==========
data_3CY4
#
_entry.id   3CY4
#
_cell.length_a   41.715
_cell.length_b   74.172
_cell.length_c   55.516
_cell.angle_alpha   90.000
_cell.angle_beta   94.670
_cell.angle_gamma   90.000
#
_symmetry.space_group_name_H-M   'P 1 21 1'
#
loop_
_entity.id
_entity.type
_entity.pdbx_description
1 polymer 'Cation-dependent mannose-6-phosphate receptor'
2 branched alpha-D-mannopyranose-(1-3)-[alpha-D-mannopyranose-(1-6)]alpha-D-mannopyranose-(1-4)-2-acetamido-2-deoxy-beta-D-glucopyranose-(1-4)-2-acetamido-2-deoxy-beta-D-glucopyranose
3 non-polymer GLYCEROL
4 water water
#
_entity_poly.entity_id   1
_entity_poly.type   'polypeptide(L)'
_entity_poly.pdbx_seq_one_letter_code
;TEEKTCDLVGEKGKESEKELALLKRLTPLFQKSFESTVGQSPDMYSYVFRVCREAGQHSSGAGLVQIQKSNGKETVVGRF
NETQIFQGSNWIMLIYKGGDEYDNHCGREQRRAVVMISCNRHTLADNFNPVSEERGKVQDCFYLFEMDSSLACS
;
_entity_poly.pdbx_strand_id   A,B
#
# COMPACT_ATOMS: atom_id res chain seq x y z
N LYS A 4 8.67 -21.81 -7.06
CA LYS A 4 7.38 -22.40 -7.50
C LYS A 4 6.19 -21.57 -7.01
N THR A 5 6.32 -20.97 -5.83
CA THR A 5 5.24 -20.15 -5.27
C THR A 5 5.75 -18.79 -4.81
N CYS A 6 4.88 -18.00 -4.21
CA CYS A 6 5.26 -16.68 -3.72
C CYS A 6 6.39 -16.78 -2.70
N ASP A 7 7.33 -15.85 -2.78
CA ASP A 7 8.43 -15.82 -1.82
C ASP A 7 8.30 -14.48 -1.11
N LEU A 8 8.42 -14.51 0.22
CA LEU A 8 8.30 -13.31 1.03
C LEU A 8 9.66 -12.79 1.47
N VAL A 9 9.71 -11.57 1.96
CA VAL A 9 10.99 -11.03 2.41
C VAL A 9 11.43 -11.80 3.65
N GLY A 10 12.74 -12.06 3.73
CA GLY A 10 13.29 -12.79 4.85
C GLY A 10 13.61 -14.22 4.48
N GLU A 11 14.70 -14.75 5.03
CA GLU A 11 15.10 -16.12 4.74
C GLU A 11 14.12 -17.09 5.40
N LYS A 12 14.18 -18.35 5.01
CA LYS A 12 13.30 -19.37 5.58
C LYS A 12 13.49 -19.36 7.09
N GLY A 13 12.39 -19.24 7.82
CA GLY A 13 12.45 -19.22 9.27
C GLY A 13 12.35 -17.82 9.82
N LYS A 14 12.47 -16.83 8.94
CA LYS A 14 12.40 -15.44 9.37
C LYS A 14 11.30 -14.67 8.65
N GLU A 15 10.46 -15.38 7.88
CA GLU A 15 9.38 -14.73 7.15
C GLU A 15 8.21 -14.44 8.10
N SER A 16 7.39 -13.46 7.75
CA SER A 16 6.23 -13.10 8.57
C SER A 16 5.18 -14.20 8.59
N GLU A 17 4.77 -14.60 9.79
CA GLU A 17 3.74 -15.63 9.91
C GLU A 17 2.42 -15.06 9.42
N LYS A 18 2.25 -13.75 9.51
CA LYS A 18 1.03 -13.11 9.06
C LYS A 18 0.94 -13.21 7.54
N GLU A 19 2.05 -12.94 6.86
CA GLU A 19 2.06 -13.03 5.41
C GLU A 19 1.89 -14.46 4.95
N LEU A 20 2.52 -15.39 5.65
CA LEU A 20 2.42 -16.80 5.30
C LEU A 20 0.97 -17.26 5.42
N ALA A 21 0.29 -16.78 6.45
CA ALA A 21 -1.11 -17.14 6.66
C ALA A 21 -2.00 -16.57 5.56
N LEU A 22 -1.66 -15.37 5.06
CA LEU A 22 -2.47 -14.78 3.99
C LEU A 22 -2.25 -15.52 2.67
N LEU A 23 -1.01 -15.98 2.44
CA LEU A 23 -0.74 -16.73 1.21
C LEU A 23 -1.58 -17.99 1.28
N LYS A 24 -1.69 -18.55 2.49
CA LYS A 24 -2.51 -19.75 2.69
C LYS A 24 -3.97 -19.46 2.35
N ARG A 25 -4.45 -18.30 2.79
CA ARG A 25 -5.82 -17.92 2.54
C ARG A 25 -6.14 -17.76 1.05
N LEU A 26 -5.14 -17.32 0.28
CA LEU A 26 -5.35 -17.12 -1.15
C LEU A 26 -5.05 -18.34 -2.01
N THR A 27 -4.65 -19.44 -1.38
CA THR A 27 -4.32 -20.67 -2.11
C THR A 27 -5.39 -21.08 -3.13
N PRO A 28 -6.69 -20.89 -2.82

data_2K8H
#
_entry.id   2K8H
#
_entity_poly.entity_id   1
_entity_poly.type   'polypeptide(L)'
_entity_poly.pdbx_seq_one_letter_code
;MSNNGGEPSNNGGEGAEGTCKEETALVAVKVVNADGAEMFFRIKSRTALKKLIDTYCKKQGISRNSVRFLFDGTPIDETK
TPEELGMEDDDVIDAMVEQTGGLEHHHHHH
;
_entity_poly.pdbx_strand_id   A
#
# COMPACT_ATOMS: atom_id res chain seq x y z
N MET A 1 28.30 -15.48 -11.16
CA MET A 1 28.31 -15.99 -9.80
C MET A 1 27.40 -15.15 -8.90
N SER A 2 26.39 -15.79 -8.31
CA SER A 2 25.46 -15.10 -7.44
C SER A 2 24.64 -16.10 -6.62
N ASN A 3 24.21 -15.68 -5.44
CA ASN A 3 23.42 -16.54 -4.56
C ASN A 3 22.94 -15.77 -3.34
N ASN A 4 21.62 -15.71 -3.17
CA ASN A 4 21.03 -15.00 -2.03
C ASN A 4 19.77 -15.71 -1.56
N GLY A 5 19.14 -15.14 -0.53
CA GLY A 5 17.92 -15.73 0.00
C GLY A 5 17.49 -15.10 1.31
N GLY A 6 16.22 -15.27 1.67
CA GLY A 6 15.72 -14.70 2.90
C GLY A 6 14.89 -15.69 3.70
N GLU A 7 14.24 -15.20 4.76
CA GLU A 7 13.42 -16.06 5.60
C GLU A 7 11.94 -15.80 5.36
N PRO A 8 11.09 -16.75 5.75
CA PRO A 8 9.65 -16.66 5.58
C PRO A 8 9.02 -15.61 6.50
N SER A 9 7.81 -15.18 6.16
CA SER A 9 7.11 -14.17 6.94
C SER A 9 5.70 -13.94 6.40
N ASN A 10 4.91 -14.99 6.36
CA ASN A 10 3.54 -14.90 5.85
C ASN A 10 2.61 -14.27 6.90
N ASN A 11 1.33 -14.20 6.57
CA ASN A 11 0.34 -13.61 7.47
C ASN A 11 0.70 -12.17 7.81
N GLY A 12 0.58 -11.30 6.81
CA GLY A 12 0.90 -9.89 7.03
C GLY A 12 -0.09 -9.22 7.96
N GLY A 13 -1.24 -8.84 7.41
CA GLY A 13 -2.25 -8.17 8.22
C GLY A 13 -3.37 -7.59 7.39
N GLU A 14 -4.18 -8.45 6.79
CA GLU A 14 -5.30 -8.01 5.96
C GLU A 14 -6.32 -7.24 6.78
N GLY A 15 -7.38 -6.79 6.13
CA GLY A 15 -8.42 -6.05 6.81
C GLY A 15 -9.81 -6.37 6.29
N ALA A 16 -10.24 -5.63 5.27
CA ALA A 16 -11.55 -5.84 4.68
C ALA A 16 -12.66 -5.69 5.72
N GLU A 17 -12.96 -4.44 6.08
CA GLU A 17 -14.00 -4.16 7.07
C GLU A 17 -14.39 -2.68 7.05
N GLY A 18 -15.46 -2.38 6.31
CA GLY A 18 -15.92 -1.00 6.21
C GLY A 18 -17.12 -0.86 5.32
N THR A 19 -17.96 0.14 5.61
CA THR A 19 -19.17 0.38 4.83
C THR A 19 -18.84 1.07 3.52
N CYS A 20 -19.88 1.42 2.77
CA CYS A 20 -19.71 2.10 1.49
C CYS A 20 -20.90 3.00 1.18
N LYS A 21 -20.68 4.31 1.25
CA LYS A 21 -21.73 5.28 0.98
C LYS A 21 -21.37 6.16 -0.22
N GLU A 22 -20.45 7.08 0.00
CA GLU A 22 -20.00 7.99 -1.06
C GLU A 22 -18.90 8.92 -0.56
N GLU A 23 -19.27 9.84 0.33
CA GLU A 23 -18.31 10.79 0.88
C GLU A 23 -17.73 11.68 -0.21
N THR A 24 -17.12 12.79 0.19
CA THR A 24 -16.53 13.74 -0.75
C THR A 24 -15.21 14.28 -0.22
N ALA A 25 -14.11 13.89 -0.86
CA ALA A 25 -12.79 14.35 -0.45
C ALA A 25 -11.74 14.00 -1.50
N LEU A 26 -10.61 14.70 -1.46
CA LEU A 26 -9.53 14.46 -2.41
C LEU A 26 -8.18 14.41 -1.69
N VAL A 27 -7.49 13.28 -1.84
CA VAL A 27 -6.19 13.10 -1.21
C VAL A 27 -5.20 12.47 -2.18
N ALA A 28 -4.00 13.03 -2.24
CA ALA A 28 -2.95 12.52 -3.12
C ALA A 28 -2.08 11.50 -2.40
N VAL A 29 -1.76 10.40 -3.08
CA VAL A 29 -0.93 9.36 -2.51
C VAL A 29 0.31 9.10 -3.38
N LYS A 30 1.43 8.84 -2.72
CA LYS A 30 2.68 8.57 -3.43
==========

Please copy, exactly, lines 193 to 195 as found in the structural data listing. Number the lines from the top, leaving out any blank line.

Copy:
N LEU A 26 -10.61 14.70 -1.46
CA LEU A 26 -9.53 14.46 -2.41
C LEU A 26 -8.18 14.41 -1.69